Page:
Dreams still remain a mystery. Although nowadays we know a lot about this fascinating yet troubling issue, some questions remain unexplored. We are trying to explain where dreams come from and why we dream.
Dreams have fascinated since the dawn of mankind. Some find in them predictions of the future, for others they are just remnants of everyday problems. There were also artists who found inspiration for their outstanding works in dreams. Intensively studied by scientists, dreams are still not completely understood and described. Neuroscientists point out that moving images in our heads appear during the REM sleep phase, which is associated with rapid eye movement.
Phases of sleep
Sleep is divided into two phases:
- NREM – a phase in which there is slow eye movement and delta waves of electrical activity of the brain appear,
- REM – the phase of sleep with rapid eye movements, in which we most often dream. The muscles completely relax.
There are four stages in the NREM phase:
- stage 1 – the moment before falling asleep itself, when we are already lying down with our eyes closed and have incoherent thoughts, and awareness of external stimuli decreases. Slow eye movements appear;
- stage 2 – is characterized by a lack of response to external stimuli, the eyeballs do not move, but it is still easy to wake up;
- stage 3 – deep sleep begins. Muscles relax, blood pressure decreases. This is a time of intense rest for the body.
The NREM stage lasts about 80-100 minutes, followed by the REM stage, which lasts about fifteen minutes. In adults, the whole cycle is repeated four or five times.
What are dreams? Where do they come from?
Dreams can be described as visions that appear in our mind when we sleep. We have no control over them. Dreams can consist of a series of unrelated images or, on the contrary, they can present a story with a narrative and logic of events. They are often accompanied by strong emotions and even sensory impressions, such as sensory sensations. Daydreams can be pleasant or frightening, sometimes they seem very realistic or resemble a fantasy film. They may or may not concern the dreamer’s current problems, as well as his desires or fears.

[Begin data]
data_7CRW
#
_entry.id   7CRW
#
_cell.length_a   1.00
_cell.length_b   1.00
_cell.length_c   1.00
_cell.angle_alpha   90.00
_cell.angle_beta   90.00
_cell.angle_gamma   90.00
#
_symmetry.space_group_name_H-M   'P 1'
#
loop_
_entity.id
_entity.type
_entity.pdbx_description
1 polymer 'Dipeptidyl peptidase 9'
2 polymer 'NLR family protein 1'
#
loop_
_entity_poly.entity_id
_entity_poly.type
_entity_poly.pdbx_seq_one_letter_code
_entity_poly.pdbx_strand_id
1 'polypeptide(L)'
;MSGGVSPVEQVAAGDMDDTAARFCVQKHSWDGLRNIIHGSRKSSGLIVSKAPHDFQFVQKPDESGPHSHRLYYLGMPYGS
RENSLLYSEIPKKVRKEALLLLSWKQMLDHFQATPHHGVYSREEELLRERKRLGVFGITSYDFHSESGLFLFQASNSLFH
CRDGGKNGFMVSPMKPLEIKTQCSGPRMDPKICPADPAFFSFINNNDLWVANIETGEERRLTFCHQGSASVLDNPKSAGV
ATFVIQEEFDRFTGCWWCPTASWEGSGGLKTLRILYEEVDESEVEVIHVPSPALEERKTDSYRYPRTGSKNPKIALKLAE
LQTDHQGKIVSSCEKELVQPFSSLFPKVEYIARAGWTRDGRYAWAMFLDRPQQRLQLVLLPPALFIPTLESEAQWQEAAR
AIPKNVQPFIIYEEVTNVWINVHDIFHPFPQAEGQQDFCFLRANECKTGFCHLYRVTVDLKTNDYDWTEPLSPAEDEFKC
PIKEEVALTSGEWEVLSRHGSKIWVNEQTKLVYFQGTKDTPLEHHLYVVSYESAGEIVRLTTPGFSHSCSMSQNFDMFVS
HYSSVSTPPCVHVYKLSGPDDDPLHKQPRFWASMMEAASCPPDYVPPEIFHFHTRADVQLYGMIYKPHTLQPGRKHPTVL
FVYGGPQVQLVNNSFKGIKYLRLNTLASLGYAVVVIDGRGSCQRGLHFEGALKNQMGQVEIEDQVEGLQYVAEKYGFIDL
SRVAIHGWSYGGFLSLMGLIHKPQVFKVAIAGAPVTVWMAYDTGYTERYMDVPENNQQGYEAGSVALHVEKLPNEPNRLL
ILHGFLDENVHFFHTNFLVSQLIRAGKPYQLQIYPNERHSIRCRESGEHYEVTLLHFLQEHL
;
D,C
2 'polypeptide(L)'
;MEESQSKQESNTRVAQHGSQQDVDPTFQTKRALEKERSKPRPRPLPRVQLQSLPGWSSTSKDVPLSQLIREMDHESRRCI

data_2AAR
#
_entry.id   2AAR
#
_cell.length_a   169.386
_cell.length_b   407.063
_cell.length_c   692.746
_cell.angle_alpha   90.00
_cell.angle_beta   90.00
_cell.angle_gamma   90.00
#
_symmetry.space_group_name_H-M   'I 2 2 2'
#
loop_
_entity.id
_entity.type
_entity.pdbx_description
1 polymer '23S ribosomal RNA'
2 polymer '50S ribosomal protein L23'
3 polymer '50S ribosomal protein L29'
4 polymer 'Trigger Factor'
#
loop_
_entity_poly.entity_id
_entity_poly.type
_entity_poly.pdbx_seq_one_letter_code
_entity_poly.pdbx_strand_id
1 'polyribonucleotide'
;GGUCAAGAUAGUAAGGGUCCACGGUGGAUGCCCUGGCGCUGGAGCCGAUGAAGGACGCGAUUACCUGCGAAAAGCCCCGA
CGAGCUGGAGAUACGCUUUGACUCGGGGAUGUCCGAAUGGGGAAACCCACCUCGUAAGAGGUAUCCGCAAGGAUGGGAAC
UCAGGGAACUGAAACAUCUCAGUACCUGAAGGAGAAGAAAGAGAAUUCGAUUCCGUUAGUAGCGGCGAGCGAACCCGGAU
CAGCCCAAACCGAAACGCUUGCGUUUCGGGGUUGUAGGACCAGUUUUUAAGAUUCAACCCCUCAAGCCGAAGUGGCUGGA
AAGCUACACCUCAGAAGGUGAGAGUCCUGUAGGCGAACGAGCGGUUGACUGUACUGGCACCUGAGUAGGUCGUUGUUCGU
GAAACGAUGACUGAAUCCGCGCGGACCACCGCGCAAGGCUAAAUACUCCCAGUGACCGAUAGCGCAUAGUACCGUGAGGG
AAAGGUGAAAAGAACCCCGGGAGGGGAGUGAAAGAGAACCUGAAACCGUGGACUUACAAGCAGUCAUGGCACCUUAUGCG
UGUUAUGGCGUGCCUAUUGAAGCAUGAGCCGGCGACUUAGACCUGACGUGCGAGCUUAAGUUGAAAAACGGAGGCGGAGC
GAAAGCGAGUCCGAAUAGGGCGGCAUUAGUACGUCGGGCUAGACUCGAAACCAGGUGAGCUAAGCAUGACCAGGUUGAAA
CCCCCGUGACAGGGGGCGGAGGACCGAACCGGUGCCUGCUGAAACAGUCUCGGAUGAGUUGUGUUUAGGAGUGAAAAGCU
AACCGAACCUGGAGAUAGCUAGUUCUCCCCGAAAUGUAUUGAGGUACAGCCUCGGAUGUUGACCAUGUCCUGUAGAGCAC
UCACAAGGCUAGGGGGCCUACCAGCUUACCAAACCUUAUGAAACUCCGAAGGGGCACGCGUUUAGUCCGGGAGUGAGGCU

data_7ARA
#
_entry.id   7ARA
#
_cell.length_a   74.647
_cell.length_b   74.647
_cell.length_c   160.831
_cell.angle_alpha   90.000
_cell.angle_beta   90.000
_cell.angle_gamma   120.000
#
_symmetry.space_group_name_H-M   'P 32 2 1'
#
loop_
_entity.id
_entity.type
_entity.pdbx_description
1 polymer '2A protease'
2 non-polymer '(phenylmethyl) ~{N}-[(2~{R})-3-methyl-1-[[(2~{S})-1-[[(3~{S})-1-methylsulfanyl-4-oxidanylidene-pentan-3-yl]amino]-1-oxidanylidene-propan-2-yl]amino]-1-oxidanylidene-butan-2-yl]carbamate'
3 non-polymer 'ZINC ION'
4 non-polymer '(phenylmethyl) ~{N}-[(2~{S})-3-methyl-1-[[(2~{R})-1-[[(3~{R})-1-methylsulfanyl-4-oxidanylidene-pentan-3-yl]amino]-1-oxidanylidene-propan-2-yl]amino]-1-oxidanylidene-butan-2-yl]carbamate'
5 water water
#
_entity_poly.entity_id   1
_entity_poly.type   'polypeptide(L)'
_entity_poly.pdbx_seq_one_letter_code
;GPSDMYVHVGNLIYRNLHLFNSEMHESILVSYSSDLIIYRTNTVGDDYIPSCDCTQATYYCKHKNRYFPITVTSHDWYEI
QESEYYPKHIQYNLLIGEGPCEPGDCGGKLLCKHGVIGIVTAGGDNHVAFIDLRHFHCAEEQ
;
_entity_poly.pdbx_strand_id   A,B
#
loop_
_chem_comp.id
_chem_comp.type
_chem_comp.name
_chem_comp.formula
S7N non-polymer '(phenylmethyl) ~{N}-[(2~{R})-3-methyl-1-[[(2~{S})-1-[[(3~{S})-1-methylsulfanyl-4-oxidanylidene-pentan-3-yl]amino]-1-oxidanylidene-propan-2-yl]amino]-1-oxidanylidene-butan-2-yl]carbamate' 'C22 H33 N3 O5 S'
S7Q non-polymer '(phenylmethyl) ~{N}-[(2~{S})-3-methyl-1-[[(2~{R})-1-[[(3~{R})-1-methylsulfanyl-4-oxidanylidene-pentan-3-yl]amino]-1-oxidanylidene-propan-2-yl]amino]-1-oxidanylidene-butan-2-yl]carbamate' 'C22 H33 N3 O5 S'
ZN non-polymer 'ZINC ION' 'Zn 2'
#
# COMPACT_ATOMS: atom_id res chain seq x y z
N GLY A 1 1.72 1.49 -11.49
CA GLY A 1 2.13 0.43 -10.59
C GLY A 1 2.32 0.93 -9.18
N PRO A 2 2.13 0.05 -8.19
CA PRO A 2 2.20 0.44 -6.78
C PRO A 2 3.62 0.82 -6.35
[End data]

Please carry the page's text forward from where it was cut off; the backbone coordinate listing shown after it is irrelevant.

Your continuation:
Scientists now believe that dreams are formed in the hippocampus, the area of the brain that is responsible for memory and emotions. Although the body rests and recovers during sleep, the brain is working all the time. During the REM phase, information is processed and consolidated – and this is when dreams are formed.
The role and importance of dreams
One theory attempting to explain why we dream is that dreams are representations of our unconscious desires and wishes. They may also represent an interpretation of random signals from the brain and body that occur during nighttime rest, or information gathered by the brain during the day.
As a result of the research, scientists have come to several conclusions. Dreams certainly allow us to process memory processes by combining what we already know with what we have learned. Dreams can also be a cognitive simulation of real life experiences, a reflection of our daily thoughts and reflections. Their important role is also that they help achieve psychological balance by providing space for overwhelming and conflicting information. Despite intensive research for many years, researchers have not succeeded in determining whether dreams mean anything and whether they are necessary for humans.
main photo: pixabay.com/Claudio_Scott